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Personal injury is a complex and multi-faceted area of law. It encompasses everything from premises liability to defective products, dog bites to medical malpractice. If you’ve been the victim of libel or slander, you may be wondering if you have a case for a lawsuit. Do slander or libel fall under the scope of tort law? The simple answer is: it depends. Learn about slander and libel and how they may give rise to a personal injury claim.
Slander is a type of “defamation of character.” It occurs when someone tells lies, spreads false information, or communicates negative information about someone else. A false and maliciously spoken statement can be grounds for a lawsuit when it damages another person’s reputation.
Libel is similar to slander, though it concerns written material. Libel may be in a newspaper, social media post, or anything that appears in print.
According to state law, both slander and libel are considered personal injury, as they both can lead to defamation of character. Slander is a short-term form of defamation, while written and video portrayals are more permanent versions of defamation.
Many people are quick to point out that the first amendment provides us all with freedom of expression and speech. This is certainly true, and it does play a role in proving a defamation of character case. Since it is our constitutional right to say what we want, the burden of proof for defamation cases is even higher than that of a general personal injury case. In other words, a plaintiff will have to provide significant evidence that a person’s written statement or speech caused measurable harm.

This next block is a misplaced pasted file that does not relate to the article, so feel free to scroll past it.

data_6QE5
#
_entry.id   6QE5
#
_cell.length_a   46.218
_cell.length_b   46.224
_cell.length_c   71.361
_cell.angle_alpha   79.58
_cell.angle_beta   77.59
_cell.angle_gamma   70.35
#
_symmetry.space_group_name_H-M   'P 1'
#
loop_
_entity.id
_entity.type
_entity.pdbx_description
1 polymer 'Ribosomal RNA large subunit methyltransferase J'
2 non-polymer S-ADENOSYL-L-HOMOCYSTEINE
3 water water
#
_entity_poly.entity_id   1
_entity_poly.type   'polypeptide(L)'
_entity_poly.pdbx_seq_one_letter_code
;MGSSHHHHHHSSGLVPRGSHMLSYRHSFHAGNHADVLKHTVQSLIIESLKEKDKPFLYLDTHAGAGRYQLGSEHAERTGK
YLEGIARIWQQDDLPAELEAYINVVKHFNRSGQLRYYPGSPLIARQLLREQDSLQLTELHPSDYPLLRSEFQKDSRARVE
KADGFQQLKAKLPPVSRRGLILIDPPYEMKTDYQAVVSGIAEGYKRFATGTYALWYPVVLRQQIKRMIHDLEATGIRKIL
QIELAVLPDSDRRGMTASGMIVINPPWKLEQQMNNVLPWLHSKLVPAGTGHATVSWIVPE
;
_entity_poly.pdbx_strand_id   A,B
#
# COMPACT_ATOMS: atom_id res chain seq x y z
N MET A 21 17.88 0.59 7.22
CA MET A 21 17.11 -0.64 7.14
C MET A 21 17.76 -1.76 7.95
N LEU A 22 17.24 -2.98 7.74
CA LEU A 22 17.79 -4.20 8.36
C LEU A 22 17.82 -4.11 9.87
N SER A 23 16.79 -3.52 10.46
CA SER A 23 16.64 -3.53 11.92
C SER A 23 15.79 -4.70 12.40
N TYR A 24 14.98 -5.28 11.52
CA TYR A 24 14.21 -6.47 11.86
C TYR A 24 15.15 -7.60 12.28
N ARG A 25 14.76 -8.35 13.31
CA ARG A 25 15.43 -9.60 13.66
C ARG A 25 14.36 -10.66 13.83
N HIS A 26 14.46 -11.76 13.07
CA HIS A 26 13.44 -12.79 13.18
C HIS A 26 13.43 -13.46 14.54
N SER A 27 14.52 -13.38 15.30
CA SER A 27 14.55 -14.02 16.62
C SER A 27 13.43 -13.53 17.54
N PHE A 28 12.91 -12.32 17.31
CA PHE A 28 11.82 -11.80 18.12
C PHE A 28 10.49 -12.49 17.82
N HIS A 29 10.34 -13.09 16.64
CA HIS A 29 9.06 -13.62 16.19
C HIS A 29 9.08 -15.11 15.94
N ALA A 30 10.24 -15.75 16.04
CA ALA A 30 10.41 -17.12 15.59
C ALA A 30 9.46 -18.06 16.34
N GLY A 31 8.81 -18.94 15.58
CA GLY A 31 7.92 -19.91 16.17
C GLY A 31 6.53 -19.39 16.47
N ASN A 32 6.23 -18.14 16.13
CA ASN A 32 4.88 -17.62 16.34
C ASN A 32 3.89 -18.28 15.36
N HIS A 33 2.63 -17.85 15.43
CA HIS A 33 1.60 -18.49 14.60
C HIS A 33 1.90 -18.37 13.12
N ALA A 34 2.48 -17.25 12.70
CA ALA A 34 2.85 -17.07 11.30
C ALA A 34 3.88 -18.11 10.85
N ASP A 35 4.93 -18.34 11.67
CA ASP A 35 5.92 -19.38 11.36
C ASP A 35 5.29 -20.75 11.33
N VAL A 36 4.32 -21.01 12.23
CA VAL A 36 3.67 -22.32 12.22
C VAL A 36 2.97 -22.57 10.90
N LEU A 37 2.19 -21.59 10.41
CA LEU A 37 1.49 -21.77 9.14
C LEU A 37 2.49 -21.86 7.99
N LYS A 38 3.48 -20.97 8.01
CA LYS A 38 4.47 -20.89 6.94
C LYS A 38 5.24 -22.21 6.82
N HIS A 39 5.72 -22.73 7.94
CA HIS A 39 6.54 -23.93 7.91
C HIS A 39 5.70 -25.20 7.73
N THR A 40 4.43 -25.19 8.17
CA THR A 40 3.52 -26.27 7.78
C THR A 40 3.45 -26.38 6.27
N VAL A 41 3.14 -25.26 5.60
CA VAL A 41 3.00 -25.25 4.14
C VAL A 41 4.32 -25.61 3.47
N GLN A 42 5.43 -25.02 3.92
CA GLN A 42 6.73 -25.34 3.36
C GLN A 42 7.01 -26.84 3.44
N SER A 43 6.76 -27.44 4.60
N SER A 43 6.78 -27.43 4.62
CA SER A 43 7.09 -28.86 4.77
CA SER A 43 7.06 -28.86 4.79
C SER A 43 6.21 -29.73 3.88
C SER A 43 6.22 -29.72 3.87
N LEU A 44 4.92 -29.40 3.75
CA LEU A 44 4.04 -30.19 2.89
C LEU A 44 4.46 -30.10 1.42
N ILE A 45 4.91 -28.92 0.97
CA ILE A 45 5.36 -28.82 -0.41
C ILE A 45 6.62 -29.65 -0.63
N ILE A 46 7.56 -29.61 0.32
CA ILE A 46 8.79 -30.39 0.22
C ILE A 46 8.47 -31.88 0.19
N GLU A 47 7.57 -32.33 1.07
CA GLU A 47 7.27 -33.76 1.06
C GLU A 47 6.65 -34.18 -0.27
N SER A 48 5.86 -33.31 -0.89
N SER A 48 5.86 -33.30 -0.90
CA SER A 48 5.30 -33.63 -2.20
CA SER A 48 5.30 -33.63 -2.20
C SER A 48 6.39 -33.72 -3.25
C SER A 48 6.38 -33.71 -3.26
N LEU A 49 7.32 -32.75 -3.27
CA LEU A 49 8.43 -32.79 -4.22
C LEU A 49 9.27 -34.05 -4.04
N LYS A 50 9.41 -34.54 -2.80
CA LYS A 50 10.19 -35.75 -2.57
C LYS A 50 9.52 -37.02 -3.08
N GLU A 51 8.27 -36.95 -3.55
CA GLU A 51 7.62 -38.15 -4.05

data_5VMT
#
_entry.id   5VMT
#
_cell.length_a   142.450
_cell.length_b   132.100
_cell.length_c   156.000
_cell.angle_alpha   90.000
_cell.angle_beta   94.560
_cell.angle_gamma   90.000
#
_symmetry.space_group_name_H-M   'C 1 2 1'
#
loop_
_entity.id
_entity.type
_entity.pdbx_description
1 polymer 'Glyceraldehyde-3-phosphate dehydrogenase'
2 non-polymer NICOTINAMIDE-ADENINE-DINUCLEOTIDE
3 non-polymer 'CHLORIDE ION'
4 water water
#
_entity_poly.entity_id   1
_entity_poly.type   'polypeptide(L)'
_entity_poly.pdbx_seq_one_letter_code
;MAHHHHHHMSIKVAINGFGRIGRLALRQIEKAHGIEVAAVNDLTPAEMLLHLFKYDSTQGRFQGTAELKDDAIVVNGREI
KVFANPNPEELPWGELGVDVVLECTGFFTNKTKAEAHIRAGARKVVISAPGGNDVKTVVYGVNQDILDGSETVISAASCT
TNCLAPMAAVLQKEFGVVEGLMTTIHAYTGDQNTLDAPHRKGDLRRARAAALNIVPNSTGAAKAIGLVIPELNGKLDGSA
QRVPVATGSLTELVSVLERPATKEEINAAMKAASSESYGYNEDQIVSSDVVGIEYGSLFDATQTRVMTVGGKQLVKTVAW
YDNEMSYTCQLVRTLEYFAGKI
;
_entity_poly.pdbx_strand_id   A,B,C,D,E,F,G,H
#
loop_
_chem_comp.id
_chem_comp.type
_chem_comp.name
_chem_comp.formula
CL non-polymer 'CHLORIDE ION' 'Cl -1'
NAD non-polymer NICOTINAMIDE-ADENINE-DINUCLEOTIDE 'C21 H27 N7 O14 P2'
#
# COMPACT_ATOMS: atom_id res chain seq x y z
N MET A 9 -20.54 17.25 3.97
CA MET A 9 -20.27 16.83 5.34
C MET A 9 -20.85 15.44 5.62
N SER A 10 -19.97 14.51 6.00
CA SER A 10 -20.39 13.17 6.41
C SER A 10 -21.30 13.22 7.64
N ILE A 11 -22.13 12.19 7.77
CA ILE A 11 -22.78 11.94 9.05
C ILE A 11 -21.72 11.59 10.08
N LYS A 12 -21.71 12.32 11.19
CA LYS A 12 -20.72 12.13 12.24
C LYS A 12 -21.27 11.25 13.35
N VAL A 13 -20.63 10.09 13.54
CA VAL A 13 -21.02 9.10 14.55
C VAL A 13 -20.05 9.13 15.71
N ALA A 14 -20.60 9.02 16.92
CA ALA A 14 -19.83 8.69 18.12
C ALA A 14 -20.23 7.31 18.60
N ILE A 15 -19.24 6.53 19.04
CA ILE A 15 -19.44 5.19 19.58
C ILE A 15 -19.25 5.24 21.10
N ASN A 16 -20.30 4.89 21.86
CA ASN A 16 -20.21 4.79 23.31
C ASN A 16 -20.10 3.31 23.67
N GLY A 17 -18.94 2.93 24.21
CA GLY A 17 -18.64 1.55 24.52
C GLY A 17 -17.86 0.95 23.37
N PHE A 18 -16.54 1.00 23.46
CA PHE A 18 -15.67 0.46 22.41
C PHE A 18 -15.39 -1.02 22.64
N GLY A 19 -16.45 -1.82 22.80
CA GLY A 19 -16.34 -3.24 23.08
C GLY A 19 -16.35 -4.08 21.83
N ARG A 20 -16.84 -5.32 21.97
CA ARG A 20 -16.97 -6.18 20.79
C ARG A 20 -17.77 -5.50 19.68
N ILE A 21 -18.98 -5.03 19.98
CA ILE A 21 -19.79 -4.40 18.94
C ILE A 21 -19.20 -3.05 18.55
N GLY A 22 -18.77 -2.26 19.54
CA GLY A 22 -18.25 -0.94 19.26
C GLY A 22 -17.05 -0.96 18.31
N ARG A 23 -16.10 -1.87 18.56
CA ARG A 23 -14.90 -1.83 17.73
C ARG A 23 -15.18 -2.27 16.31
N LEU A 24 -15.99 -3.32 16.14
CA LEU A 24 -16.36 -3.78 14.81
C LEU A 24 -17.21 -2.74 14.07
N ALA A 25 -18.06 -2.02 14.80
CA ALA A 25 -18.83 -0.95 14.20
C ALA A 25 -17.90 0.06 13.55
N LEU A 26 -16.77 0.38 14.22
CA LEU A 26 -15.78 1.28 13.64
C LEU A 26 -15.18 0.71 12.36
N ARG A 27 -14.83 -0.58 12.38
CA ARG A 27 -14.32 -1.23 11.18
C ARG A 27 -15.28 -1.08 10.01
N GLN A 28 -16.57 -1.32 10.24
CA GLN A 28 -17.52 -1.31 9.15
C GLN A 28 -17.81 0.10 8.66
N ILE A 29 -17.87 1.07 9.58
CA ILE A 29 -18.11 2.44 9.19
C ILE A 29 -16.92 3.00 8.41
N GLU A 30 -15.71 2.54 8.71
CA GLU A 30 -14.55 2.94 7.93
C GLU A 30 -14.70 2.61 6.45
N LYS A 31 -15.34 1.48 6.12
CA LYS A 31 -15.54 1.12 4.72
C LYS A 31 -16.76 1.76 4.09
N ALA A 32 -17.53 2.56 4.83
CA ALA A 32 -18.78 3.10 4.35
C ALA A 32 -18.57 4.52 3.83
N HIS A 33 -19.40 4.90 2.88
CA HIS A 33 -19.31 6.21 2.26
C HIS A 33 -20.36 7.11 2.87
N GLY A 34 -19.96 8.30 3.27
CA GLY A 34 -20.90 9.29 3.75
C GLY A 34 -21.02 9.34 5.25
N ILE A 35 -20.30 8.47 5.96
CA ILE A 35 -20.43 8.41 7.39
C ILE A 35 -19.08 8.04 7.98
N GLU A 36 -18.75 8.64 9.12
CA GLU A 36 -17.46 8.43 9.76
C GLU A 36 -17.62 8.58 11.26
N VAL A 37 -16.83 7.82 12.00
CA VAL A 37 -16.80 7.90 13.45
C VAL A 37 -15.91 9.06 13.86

In a landmark case on the subject, New York Times v. Sullivan, the U.S. Supreme court revised their explanation of defamation. Now plaintiffs must prove actual malice motivated the act of slander or libel.
The following elements may play a role in your refuting a slander or libel case:
While libel and slander have higher evidentiary standards than other kinds of personal injury cases, the actions still occur more frequently than you might think. Especially in the social media age, people spread malicious misinformation about one another. If you’ve been the victim of defamation of character and incurred harm as a result, you might have grounds for a personal injury case. For more information, talk to an attorney.